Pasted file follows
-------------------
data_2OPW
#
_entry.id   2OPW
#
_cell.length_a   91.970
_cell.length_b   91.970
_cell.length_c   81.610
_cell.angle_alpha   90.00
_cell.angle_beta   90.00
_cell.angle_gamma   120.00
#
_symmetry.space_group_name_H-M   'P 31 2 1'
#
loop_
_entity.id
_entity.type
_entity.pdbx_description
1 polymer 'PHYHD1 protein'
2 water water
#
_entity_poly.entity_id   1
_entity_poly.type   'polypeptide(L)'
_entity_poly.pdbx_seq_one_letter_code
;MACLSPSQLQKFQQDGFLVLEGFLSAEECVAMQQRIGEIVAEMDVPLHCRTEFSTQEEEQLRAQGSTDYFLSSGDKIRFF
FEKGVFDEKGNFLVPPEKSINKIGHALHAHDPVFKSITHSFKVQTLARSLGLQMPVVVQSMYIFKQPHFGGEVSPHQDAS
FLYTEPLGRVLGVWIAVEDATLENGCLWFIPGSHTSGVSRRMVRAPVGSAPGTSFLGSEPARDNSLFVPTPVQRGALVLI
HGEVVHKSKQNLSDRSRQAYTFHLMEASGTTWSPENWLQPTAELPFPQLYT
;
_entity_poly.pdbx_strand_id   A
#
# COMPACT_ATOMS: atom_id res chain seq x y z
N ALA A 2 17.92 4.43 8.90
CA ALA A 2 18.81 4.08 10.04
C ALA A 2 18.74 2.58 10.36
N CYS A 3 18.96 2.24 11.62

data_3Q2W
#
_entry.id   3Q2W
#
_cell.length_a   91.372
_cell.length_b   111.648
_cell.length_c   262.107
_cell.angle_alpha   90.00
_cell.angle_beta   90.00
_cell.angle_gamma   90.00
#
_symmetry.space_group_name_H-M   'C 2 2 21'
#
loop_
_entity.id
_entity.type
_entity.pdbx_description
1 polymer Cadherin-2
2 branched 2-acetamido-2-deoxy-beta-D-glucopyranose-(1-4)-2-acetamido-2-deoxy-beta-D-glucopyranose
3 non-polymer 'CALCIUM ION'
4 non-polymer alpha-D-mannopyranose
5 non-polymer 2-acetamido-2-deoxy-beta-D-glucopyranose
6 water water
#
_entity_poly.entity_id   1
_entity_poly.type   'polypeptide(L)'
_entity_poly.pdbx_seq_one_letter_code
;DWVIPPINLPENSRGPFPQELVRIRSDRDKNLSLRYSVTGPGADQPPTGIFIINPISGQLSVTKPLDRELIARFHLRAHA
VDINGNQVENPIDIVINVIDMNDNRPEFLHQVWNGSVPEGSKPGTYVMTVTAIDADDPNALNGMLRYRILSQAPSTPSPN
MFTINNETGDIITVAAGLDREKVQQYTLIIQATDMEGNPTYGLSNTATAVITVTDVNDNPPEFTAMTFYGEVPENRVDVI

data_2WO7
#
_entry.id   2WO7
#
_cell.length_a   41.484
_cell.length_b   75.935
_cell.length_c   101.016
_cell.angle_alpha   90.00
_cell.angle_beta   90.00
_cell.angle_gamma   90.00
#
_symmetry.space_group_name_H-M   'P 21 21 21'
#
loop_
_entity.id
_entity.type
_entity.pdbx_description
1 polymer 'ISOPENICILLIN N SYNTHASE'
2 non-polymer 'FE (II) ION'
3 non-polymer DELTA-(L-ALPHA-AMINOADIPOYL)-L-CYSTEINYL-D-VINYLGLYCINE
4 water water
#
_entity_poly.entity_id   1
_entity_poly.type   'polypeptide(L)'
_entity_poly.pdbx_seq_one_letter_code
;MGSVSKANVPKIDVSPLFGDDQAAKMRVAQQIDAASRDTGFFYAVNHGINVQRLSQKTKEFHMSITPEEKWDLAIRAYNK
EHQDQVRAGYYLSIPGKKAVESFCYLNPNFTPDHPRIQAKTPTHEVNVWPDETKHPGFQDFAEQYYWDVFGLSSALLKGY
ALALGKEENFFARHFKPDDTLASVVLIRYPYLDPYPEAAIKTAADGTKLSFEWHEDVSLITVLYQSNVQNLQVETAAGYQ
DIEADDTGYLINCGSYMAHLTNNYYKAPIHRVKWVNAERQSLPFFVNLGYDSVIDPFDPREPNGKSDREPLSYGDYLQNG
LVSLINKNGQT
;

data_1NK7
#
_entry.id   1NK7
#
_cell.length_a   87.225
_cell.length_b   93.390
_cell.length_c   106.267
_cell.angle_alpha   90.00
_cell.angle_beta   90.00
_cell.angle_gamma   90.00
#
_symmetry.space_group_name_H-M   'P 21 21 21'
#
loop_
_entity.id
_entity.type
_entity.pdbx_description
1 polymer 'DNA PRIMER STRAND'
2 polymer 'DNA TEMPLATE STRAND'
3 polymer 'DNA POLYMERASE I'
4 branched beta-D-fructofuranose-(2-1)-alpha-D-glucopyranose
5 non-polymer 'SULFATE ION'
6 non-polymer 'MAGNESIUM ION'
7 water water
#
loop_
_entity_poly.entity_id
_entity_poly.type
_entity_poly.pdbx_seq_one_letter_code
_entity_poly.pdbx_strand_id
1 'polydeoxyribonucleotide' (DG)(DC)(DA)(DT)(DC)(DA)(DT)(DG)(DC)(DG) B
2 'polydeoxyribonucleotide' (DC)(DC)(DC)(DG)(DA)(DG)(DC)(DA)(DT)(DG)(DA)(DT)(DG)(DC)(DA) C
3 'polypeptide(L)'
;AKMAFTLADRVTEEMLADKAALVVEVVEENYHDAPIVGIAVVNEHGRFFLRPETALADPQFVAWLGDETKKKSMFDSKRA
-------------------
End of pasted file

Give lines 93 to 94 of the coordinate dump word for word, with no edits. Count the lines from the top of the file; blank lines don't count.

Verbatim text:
ALALGKEENFFARHFKPDDTLASVVLIRYPYLDPYPEAAIKTAADGTKLSFEWHEDVSLITVLYQSNVQNLQVETAAGYQ
DIEADDTGYLINCGSYMAHLTNNYYKAPIHRVKWVNAERQSLPFFVNLGYDSVIDPFDPREPNGKSDREPLSYGDYLQNG